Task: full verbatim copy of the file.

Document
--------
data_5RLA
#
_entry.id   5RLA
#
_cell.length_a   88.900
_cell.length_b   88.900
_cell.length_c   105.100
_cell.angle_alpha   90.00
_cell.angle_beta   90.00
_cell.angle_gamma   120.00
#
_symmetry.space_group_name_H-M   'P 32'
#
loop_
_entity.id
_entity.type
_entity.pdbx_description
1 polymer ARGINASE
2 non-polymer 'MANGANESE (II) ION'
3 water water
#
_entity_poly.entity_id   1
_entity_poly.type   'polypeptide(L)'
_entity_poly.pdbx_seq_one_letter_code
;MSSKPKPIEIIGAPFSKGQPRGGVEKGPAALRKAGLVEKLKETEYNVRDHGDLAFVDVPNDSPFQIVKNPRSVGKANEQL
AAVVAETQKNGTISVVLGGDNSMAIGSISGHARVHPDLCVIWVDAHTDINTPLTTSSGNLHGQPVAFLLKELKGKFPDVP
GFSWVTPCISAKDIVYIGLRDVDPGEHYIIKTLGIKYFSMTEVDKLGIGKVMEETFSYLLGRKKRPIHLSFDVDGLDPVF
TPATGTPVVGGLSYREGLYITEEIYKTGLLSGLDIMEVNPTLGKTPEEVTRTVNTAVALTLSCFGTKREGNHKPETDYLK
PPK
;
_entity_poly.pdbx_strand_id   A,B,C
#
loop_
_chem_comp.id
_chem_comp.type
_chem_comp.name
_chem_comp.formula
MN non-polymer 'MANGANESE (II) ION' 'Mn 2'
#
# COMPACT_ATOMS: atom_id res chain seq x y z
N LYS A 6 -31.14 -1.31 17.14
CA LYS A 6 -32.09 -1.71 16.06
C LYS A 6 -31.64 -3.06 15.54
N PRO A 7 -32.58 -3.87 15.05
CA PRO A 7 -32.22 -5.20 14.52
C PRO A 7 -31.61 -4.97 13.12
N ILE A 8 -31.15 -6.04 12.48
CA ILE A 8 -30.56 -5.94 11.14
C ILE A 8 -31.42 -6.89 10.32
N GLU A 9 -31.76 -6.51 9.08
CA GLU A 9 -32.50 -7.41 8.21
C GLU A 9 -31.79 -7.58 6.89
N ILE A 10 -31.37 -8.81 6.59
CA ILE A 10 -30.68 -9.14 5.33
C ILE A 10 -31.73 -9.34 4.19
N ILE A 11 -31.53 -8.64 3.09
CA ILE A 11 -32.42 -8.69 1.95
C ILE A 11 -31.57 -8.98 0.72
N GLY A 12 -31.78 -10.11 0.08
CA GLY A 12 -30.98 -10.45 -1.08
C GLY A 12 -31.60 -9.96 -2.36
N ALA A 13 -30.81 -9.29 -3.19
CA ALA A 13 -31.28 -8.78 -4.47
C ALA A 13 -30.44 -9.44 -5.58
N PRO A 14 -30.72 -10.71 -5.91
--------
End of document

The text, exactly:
data_5RLA
#
_entry.id   5RLA
#
_cell.length_a   88.900
_cell.length_b   88.900
_cell.length_c   105.100
_cell.angle_alpha   90.00
_cell.angle_beta   90.00
_cell.angle_gamma   120.00
#
_symmetry.space_group_name_H-M   'P 32'
#
loop_
_entity.id
_entity.type
_entity.pdbx_description
1 polymer ARGINASE
2 non-polymer 'MANGANESE (II) ION'
3 water water
#
_entity_poly.entity_id   1
_entity_poly.type   'polypeptide(L)'
_entity_poly.pdbx_seq_one_letter_code
;MSSKPKPIEIIGAPFSKGQPRGGVEKGPAALRKAGLVEKLKETEYNVRDHGDLAFVDVPNDSPFQIVKNPRSVGKANEQL
AAVVAETQKNGTISVVLGGDNSMAIGSISGHARVHPDLCVIWVDAHTDINTPLTTSSGNLHGQPVAFLLKELKGKFPDVP
GFSWVTPCISAKDIVYIGLRDVDPGEHYIIKTLGIKYFSMTEVDKLGIGKVMEETFSYLLGRKKRPIHLSFDVDGLDPVF
TPATGTPVVGGLSYREGLYITEEIYKTGLLSGLDIMEVNPTLGKTPEEVTRTVNTAVALTLSCFGTKREGNHKPETDYLK
PPK
;
_entity_poly.pdbx_strand_id   A,B,C
#
loop_
_chem_comp.id
_chem_comp.type
_chem_comp.name
_chem_comp.formula
MN non-polymer 'MANGANESE (II) ION' 'Mn 2'
#
# COMPACT_ATOMS: atom_id res chain seq x y z
N LYS A 6 -31.14 -1.31 17.14
CA LYS A 6 -32.09 -1.71 16.06
C LYS A 6 -31.64 -3.06 15.54
N PRO A 7 -32.58 -3.87 15.05
CA PRO A 7 -32.22 -5.20 14.52
C PRO A 7 -31.61 -4.97 13.12
N ILE A 8 -31.15 -6.04 12.48
CA ILE A 8 -30.56 -5.94 11.14
C ILE A 8 -31.42 -6.89 10.32
N GLU A 9 -31.76 -6.51 9.08
CA GLU A 9 -32.50 -7.41 8.21
C GLU A 9 -31.79 -7.58 6.89
N ILE A 10 -31.37 -8.81 6.59
CA ILE A 10 -30.68 -9.14 5.33
C ILE A 10 -31.73 -9.34 4.19
N ILE A 11 -31.53 -8.64 3.09
CA ILE A 11 -32.42 -8.69 1.95
C ILE A 11 -31.57 -8.98 0.72
N GLY A 12 -31.78 -10.11 0.08
CA GLY A 12 -30.98 -10.45 -1.08
C GLY A 12 -31.60 -9.96 -2.36
N ALA A 13 -30.81 -9.29 -3.19
CA ALA A 13 -31.28 -8.78 -4.47
C ALA A 13 -30.44 -9.44 -5.58
N PRO A 14 -30.72 -10.71 -5.91